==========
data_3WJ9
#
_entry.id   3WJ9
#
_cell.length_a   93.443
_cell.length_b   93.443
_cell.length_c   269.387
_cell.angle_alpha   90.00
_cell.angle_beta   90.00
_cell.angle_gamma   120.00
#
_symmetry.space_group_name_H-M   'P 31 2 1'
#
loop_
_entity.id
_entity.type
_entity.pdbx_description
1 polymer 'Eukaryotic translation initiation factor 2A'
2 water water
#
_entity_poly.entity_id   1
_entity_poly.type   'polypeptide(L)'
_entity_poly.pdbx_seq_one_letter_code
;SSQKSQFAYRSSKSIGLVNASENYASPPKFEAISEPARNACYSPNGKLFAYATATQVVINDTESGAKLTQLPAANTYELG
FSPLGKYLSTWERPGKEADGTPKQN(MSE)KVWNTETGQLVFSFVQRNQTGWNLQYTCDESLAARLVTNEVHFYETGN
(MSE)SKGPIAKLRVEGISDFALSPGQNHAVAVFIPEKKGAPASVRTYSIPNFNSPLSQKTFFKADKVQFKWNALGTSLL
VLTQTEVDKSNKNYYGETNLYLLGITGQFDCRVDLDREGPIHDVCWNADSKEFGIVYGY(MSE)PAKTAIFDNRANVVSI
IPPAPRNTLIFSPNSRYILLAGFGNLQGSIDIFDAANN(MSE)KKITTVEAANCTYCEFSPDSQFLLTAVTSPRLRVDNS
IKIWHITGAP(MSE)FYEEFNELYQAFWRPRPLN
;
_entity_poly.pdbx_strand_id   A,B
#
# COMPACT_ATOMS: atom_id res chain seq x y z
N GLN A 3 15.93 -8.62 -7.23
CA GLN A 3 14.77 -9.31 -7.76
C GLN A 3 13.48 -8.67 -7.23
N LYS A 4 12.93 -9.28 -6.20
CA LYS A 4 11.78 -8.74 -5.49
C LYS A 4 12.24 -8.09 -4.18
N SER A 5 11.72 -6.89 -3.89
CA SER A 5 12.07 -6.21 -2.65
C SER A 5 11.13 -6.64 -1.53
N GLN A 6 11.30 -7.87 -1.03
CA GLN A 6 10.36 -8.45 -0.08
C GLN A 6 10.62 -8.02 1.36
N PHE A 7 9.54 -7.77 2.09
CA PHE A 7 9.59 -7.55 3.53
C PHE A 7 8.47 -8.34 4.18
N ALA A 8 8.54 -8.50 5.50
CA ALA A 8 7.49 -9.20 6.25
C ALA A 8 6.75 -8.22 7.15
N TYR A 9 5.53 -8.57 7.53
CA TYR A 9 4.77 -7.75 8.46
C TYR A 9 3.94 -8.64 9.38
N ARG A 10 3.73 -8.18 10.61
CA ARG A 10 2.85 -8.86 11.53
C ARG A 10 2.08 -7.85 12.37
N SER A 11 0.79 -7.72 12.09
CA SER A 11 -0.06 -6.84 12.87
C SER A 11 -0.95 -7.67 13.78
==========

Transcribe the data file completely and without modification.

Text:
data_3WJ9
#
_entry.id   3WJ9
#
_cell.length_a   93.443
_cell.length_b   93.443
_cell.length_c   269.387
_cell.angle_alpha   90.00
_cell.angle_beta   90.00
_cell.angle_gamma   120.00
#
_symmetry.space_group_name_H-M   'P 31 2 1'
#
loop_
_entity.id
_entity.type
_entity.pdbx_description
1 polymer 'Eukaryotic translation initiation factor 2A'
2 water water
#
_entity_poly.entity_id   1
_entity_poly.type   'polypeptide(L)'
_entity_poly.pdbx_seq_one_letter_code
;SSQKSQFAYRSSKSIGLVNASENYASPPKFEAISEPARNACYSPNGKLFAYATATQVVINDTESGAKLTQLPAANTYELG
FSPLGKYLSTWERPGKEADGTPKQN(MSE)KVWNTETGQLVFSFVQRNQTGWNLQYTCDESLAARLVTNEVHFYETGN
(MSE)SKGPIAKLRVEGISDFALSPGQNHAVAVFIPEKKGAPASVRTYSIPNFNSPLSQKTFFKADKVQFKWNALGTSLL
VLTQTEVDKSNKNYYGETNLYLLGITGQFDCRVDLDREGPIHDVCWNADSKEFGIVYGY(MSE)PAKTAIFDNRANVVSI
IPPAPRNTLIFSPNSRYILLAGFGNLQGSIDIFDAANN(MSE)KKITTVEAANCTYCEFSPDSQFLLTAVTSPRLRVDNS
IKIWHITGAP(MSE)FYEEFNELYQAFWRPRPLN
;
_entity_poly.pdbx_strand_id   A,B
#
# COMPACT_ATOMS: atom_id res chain seq x y z
N GLN A 3 15.93 -8.62 -7.23
CA GLN A 3 14.77 -9.31 -7.76
C GLN A 3 13.48 -8.67 -7.23
N LYS A 4 12.93 -9.28 -6.20
CA LYS A 4 11.78 -8.74 -5.49
C LYS A 4 12.24 -8.09 -4.18
N SER A 5 11.72 -6.89 -3.89
CA SER A 5 12.07 -6.21 -2.65
C SER A 5 11.13 -6.64 -1.53
N GLN A 6 11.30 -7.87 -1.03
CA GLN A 6 10.36 -8.45 -0.08
C GLN A 6 10.62 -8.02 1.36
N PHE A 7 9.54 -7.77 2.09
CA PHE A 7 9.59 -7.55 3.53
C PHE A 7 8.47 -8.34 4.18
N ALA A 8 8.54 -8.50 5.50
CA ALA A 8 7.49 -9.20 6.25
C ALA A 8 6.75 -8.22 7.15
N TYR A 9 5.53 -8.57 7.53
CA TYR A 9 4.77 -7.75 8.46
C TYR A 9 3.94 -8.64 9.38
N ARG A 10 3.73 -8.18 10.61
CA ARG A 10 2.85 -8.86 11.53
C ARG A 10 2.08 -7.85 12.37
N SER A 11 0.79 -7.72 12.09
CA SER A 11 -0.06 -6.84 12.87
C SER A 11 -0.95 -7.67 13.78